France > Oingt


Oingt is a former commune in the Rhône department of the Auvergne-Rhône-Alpes region in eastern France. On 1 January 2017, Le Bois-d'Oingt, Oingt and Saint-Laurent-d'Oingt merged becoming one commune of Val d'Oingt.

It is a classified and restored mediaeval village overlooking the valley of the Azergues river and belongs to the Pays des Pierres dorées, known for its use of local limestone containing iron oxide which gives it a distinctive golden colour. It is listed as one of the most beautiful villages of France.


The village is located in the Beaujolais region, north-west of Lyon, west of Villefranche-sur-Saône and the A6 motorway. It is connected by the D120 (running north-south) to Le Bois-d'Oingt and by the D96 to Saint-Laurent-d'Oingt to the east and Theizé to the west.

Topography and Hydrology

The municipal area stretches along a north-south axis over several hills. The historic village is located at the top of one of these hills at an elevation of about 520 metres. The highest point in the municipality is found on a hill to the north-east of the village, at 652 metres. Nizy Creek, whose source is to the east of the village, falls towards the south along a small valley, reaching 358 metres at the town boundary.



Oingt was built as a Roman castrum, named Yconium, overlooking the approach to Lyon on the Roman road from Anse to Feurs. The Romans introduced the viticulture still prevalent today in the Beaujolais region.

The first mention of the lordship of Oingt is found in the cartulary of the abbey of Savigny-en-Lyonnais. In an act of 1093 Umfred d'Oingt is mentioned, whose descendants were lords of the village until 1382.

In the thirteenth century, Guichard III, Lord of Oingt, built a motte. Several other constructions in the vicinity were also the product of this noble family, in particular the Château de Châtillon-d'Azergues and the lordship of Oingt extended well beyond the present village. Its legacy can still be seen in the numerous remnants of the thirteenth century new castle, with its Nizy Gate and its Keep, which gave control over the whole region of the Azergues valley.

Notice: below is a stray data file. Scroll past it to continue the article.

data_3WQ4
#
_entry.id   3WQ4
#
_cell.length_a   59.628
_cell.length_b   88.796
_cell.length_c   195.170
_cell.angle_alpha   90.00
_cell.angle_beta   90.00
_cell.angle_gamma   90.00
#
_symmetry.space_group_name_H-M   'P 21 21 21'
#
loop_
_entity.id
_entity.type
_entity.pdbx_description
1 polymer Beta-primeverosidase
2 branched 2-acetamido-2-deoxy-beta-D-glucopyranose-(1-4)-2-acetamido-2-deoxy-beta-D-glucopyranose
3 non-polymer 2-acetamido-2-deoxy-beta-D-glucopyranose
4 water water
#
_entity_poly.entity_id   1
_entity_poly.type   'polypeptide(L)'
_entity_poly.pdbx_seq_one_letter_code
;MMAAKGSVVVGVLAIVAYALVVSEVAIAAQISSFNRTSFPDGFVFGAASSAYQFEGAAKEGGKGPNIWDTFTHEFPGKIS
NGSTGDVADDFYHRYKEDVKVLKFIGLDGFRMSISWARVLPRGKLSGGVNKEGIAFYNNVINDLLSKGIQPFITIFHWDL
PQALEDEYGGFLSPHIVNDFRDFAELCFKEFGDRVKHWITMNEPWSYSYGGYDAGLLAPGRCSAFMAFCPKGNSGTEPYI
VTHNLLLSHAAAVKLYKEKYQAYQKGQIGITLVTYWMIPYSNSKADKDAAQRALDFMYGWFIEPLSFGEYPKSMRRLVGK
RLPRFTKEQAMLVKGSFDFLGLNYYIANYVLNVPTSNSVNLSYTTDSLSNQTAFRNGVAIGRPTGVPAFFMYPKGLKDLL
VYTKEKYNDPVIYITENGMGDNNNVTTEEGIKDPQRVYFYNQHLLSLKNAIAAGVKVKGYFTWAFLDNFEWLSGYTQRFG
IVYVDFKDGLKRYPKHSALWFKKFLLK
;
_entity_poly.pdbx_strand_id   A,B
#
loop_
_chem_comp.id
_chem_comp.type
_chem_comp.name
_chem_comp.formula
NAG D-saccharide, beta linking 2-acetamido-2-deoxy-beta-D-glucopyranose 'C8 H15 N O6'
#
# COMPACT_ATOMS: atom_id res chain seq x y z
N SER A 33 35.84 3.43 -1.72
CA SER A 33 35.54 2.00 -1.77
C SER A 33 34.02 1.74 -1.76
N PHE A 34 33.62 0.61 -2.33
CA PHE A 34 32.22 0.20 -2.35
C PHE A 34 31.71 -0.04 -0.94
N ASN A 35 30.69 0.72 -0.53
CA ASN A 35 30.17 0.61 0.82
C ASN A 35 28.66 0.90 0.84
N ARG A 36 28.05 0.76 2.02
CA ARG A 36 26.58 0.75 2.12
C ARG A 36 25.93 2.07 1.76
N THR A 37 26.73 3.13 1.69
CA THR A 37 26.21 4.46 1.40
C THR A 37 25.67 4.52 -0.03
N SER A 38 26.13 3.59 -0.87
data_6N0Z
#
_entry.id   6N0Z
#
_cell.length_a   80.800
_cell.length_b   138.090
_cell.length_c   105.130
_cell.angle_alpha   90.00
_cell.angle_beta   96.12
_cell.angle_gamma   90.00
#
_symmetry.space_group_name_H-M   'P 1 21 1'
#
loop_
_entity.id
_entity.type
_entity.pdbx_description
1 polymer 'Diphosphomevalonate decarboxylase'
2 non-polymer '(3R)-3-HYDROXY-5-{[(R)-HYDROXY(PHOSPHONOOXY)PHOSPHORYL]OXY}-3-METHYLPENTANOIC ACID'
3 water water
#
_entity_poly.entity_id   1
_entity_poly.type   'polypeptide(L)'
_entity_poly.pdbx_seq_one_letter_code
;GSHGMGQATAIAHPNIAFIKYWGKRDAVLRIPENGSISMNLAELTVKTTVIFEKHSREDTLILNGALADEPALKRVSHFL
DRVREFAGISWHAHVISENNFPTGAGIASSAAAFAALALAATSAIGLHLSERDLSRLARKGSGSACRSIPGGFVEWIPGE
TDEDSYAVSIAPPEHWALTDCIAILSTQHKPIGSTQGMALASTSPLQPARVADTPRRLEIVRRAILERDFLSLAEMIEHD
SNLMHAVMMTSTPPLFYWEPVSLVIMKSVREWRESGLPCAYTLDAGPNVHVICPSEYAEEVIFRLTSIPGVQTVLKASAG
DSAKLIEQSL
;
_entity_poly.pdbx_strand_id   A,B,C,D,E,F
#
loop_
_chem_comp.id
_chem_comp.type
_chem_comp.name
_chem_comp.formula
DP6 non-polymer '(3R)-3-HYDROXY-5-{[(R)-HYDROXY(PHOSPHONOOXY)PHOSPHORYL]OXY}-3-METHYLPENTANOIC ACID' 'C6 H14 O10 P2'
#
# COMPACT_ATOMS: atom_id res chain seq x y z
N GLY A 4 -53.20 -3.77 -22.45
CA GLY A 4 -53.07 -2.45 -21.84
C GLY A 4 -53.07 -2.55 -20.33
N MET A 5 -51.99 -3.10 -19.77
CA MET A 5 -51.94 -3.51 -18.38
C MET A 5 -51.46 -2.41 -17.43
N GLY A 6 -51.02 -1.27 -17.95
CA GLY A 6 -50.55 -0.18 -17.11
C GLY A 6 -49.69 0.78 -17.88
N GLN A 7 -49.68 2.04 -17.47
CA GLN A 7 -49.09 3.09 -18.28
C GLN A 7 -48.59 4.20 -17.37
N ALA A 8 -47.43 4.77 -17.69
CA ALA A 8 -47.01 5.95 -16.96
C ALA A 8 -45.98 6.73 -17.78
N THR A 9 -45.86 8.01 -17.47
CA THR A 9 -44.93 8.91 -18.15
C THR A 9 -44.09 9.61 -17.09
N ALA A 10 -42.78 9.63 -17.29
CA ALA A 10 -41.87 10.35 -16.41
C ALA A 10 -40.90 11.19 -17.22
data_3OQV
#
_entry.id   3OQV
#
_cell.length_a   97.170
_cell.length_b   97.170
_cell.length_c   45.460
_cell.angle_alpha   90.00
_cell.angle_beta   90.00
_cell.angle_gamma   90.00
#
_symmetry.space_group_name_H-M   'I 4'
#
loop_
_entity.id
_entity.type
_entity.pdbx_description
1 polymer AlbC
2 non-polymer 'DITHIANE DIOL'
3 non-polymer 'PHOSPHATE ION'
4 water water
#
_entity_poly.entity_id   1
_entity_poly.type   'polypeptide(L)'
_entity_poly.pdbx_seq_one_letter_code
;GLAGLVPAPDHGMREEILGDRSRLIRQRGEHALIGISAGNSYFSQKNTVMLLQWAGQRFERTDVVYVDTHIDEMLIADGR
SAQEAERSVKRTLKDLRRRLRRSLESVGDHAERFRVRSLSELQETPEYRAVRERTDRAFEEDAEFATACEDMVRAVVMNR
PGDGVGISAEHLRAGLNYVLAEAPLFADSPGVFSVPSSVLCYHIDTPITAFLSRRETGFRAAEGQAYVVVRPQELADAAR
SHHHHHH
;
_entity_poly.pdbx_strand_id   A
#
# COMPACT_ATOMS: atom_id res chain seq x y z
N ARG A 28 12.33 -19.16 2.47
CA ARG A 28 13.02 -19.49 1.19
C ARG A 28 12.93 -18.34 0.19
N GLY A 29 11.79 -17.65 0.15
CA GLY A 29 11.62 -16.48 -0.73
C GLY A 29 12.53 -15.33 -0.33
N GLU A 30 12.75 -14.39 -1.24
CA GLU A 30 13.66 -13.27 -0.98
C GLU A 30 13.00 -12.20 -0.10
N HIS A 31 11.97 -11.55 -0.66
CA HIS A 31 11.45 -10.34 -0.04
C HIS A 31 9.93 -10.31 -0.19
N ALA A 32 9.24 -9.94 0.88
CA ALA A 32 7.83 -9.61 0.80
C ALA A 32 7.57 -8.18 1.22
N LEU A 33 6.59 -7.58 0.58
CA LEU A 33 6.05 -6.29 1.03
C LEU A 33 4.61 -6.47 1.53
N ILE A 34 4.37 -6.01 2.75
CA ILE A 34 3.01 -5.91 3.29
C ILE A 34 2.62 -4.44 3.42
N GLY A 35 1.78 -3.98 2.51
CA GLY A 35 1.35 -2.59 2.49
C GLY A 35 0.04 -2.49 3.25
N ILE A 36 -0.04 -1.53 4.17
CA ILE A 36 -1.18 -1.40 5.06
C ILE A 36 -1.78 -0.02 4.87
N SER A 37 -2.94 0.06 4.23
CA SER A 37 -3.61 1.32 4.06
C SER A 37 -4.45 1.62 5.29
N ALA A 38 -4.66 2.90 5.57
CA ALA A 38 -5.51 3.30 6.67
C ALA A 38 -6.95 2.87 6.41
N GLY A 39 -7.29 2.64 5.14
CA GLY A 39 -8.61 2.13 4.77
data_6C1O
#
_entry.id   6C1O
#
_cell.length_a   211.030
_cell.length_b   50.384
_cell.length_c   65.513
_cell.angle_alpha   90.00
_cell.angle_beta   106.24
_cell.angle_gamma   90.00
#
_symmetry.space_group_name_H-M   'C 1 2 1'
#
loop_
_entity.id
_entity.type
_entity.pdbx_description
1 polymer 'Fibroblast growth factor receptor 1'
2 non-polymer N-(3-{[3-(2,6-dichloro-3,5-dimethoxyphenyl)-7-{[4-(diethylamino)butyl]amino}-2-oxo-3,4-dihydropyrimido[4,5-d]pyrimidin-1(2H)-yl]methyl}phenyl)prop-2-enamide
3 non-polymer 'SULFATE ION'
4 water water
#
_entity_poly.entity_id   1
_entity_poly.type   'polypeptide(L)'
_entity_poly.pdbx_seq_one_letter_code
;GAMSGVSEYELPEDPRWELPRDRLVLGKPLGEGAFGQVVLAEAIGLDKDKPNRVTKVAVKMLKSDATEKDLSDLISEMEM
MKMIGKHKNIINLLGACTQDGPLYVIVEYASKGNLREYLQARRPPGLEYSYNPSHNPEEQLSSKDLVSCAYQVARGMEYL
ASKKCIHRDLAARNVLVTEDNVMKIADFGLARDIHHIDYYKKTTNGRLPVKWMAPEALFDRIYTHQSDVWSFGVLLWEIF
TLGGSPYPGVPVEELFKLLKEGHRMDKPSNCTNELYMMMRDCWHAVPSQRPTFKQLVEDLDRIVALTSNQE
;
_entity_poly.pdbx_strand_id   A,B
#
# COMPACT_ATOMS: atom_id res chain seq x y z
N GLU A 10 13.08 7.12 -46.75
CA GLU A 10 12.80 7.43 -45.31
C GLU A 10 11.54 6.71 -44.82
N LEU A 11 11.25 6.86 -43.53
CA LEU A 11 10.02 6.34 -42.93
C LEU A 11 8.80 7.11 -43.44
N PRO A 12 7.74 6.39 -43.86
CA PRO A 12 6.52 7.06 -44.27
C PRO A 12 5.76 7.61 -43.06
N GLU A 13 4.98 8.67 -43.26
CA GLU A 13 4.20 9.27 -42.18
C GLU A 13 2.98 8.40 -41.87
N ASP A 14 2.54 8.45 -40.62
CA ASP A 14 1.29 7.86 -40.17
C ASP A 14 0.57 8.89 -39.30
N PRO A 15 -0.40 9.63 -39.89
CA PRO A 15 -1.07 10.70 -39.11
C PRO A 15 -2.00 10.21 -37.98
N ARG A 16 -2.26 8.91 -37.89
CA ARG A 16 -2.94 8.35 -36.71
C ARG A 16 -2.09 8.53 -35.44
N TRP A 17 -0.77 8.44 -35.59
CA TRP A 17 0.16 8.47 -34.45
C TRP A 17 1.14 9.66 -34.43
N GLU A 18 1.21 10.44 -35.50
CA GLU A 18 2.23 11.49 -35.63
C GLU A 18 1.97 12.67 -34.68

The present church is the old castle chapel. It boasts gilded wooden statues and a Gothic choir where the vaults are supported by eight carved columns, which are identified with the family of Lord Guichard IV of Oingt. One of his daughters, Marguerite d'Oingt, was one of the first writers in Franco-Provençal.

Due to a lack of male descendants, the lordship of Oingt passed to the Fougères family, then in 1525 to the Châteauneuf family of Vivarais, who took the name Châteauneuf de Rochebonne.

The village of Oingt was completely destroyed in 1562 by the Baron des Adrets and this was followed by an epidemic of plague that decimated much of the population of the village.

The last lord in the line of Châteauneuf de Rochebonne was Charles-François de Châteauneuf de Rochebonne, Archbishop of Lyon from 1731 to 1740. After him, the lordship was sold.

On 26 June 1757, lightning struck the steeple, built in 1745, killing six people and striking down two hundred, forty of whom suffered injuries. Tradition says that only the priest was spared.

In the last fifty years, the village has been restored to preserve its historical treasures. The castle chapel has been the object of particular care and today, as the village church, it is known for the fine quality of the columns of the choir and its statuary. The program continues with the old 15th-century town hall (which currently houses a variety of exhibitions), the paving stones of Trayne-Cul street, one of the oldest in the village, the development and opening to the public of the Keep, the establishment of street lighting in the village, as well as the refurbishment of the town hall and the lavoir ("washhouse, public laundry"). These efforts have been rewarded with the addition of Oingt to the list of the "Most beautiful villages of France".

Below the village to the west is the château de Prony, one of whose owners was Gaspard-François-Marie-Riche de Prony (1755-1839), engineer, member (eventually president) of the French Academy of Sciences and Engineer-in-Chief of the École Nationale des Ponts et Chaussées.

Like many French towns, Oingt suffered damage during the violent storms of December 1999. The school, church and many roofs mostly west of the village were the victims of this storm which also affected forests to the northwest of the town.

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